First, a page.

When it is a surprise to the editor that both stories in a comic are written and drawn by women, it takes an engaged reader to consider the actual significance.
Part Two in a four-part scholarly round table examining the intersections of sound and comics.
The dark sound and minimalist instrumentation on “If I Was Your Girlfriend” demonstrates Prince’s willingness to bend and distort expectations with a lyrical and sonic playfulness that challenges the listener to think beyond the obvious gender stereotypes inherent in most popular love songs.
You wanna hear a good joke? Nobody speak, nobody get choked.
Sammus embraces the kind of freedom afforded to grassroots, independent artists who don’t have corporate overseers menacing with strange gazes and mandates to sellout.
Tony Orlando & Dawn’s “Knock Three Times” vs. Suzanne Vega’s “Luka” in the soundscape of urban living.
The best band no one has ever heard (or at the very least a quirky band whose one record brings me joy).
Defamiliarizing gender to highlight its constructedness.
“You know what you need to learn? Old school artists don’t always burn!”
A song from ’95 about the state of Black Revolution in America in light of the appeal of consumerism and individual contentment.
1999’s appeal emerges from a sense of danger, from the scandalous possibilities of a morality unbound by the coming apocalypse, disguised as synth-heavy dance pop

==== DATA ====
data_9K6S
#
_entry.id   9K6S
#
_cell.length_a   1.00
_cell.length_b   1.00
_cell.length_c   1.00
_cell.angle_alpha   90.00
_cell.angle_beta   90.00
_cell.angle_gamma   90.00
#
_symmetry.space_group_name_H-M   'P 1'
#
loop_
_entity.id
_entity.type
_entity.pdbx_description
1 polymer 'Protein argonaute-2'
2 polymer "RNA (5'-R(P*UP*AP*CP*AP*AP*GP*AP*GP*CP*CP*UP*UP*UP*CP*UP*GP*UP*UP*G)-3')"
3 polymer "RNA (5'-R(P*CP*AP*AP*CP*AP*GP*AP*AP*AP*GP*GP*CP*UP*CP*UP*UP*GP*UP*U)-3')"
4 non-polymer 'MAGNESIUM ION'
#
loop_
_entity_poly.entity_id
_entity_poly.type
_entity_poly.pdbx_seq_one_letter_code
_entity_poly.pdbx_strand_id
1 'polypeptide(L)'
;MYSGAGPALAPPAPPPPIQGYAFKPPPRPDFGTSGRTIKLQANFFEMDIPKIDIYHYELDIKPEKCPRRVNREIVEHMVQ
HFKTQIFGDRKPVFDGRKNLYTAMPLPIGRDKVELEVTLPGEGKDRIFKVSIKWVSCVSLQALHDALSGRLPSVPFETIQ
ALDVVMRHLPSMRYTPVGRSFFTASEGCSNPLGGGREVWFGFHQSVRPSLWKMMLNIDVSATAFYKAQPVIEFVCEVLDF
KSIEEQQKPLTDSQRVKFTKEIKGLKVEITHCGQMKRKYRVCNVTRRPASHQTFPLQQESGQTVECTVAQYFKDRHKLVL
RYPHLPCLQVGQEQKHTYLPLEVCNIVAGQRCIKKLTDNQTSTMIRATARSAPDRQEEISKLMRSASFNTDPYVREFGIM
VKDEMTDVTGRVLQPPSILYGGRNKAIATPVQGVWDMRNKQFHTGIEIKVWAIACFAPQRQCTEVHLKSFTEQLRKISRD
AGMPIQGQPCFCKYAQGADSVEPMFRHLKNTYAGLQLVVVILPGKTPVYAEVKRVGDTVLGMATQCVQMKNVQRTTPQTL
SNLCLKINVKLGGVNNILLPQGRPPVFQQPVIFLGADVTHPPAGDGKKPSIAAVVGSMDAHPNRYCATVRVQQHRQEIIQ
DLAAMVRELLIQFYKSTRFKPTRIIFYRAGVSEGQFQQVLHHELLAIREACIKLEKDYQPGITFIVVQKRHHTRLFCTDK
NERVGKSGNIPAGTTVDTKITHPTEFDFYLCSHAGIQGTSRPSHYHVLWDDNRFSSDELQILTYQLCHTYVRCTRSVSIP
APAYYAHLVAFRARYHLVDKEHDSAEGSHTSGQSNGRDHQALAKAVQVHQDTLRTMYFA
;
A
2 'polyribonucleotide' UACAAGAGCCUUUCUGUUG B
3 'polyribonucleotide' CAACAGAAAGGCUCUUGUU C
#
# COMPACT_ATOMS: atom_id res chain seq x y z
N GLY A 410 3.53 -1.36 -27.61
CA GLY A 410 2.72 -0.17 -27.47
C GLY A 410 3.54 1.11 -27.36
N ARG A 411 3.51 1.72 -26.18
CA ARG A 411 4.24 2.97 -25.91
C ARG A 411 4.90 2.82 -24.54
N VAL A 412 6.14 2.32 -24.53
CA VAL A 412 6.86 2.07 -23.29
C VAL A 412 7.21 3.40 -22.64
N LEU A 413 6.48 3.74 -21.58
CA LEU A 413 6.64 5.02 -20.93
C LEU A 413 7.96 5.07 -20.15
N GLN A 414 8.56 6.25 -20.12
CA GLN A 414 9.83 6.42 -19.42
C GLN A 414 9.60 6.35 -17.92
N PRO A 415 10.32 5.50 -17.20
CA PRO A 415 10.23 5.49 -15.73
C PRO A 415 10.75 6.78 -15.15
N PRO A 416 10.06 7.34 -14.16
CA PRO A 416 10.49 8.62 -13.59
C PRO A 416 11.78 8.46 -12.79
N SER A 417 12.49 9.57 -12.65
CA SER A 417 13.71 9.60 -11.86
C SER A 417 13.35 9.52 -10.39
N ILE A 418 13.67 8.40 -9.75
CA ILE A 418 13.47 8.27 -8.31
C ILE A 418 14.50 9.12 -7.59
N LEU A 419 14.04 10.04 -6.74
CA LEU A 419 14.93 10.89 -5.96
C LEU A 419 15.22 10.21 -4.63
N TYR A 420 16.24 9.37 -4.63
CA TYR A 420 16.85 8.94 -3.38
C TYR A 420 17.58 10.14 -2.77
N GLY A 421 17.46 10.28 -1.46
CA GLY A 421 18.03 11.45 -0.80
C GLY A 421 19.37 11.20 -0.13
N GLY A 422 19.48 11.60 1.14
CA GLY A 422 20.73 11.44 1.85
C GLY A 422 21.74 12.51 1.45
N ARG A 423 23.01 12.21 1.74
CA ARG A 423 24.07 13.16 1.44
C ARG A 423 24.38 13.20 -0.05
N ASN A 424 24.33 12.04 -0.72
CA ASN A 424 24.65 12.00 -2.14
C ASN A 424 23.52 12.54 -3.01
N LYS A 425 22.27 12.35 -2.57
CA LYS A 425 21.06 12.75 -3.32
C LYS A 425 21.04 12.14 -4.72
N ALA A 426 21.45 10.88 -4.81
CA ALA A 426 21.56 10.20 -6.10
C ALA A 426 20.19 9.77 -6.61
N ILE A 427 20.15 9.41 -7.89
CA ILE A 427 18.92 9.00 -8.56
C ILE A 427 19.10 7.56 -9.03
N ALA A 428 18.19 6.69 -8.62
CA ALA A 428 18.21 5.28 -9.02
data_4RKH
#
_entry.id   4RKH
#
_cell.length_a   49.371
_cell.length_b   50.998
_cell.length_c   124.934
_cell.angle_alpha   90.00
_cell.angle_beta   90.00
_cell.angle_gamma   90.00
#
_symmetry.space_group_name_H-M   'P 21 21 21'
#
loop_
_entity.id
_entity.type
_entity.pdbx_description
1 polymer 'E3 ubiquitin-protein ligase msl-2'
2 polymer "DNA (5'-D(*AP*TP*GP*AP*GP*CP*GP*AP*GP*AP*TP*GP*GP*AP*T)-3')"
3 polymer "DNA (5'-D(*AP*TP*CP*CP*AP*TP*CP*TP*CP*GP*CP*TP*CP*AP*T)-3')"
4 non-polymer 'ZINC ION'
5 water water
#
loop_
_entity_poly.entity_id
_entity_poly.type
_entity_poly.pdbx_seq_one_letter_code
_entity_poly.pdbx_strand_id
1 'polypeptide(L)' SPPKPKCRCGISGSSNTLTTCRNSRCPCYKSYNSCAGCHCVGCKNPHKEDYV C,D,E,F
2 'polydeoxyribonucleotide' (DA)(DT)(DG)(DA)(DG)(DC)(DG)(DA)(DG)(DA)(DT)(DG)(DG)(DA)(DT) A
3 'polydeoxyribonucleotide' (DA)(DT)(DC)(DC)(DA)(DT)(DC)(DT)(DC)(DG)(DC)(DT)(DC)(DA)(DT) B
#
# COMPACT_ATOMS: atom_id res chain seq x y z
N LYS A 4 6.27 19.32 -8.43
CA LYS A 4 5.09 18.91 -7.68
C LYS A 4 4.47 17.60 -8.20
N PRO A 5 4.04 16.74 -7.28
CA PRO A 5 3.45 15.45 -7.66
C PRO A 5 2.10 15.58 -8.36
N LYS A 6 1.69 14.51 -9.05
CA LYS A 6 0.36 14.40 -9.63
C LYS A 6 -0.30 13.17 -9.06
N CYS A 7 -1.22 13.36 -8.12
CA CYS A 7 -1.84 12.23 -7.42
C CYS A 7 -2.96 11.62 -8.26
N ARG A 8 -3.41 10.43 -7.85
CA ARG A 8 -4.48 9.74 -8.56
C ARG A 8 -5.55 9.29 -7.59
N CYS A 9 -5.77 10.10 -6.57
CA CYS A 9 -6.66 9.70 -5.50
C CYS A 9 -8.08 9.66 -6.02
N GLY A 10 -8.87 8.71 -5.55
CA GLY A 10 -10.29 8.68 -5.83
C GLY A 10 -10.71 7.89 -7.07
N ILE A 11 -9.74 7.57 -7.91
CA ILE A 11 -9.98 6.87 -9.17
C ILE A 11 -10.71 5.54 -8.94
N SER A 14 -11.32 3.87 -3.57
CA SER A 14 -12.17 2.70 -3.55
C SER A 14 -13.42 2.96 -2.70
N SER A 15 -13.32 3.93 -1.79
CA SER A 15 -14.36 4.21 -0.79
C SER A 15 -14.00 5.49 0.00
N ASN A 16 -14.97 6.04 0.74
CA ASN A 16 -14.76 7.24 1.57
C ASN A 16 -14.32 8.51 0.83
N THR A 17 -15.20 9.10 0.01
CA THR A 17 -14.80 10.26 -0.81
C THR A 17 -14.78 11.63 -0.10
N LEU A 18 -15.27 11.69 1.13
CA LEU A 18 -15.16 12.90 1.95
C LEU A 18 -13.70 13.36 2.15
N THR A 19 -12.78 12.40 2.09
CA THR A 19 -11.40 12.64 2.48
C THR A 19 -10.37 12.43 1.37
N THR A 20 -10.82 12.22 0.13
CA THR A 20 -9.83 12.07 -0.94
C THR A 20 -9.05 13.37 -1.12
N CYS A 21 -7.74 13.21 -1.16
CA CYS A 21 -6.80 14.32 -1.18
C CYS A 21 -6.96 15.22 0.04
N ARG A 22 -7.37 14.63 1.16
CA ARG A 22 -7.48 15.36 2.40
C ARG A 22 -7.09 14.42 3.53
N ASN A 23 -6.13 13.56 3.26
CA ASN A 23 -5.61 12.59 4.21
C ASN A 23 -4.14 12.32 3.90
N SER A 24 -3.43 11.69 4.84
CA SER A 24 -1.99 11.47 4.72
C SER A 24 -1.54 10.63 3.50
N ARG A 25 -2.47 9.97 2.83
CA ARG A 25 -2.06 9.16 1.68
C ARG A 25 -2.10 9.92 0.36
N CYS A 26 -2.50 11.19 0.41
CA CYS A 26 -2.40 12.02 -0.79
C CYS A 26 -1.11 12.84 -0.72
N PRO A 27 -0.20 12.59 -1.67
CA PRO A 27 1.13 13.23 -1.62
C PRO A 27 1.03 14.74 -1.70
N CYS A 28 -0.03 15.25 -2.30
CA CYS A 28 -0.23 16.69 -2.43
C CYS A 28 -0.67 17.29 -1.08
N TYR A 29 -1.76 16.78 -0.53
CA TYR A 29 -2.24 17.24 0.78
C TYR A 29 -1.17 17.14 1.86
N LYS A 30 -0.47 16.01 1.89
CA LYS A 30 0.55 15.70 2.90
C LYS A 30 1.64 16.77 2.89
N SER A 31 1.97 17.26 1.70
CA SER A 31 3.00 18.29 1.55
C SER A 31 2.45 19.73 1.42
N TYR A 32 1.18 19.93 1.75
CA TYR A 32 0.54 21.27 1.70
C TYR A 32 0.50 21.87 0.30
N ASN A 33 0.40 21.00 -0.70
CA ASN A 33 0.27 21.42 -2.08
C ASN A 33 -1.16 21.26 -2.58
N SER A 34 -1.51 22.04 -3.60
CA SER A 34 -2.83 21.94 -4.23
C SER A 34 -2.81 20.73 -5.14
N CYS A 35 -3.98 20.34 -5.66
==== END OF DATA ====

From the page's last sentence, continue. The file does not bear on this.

Dialogics represent the rejection of a finality of meaning. It moves back and forth like a crossfade.
Songs that explore the more complex reality inherent in the tension between the intensity of romantic feelings and the experience of serialized monogamy.
Gender identity is over-determined.
The finest trick humanity ever played was persuading itself that he devil was real.
Hip Hop got up big time, and I love that, but its focus on cultural production left its political potential untapped.
Rock n’ roll songs about rock n’ roll disillusionment.
An overview of all the posts I planned to write or started writing but that never quite came together.
I prefer a song that explores our conflicted relationship to “nature.”
Poor black and brown people in the West joined by music and their relation to power.
Here we are, live in the studio, putting it on wax.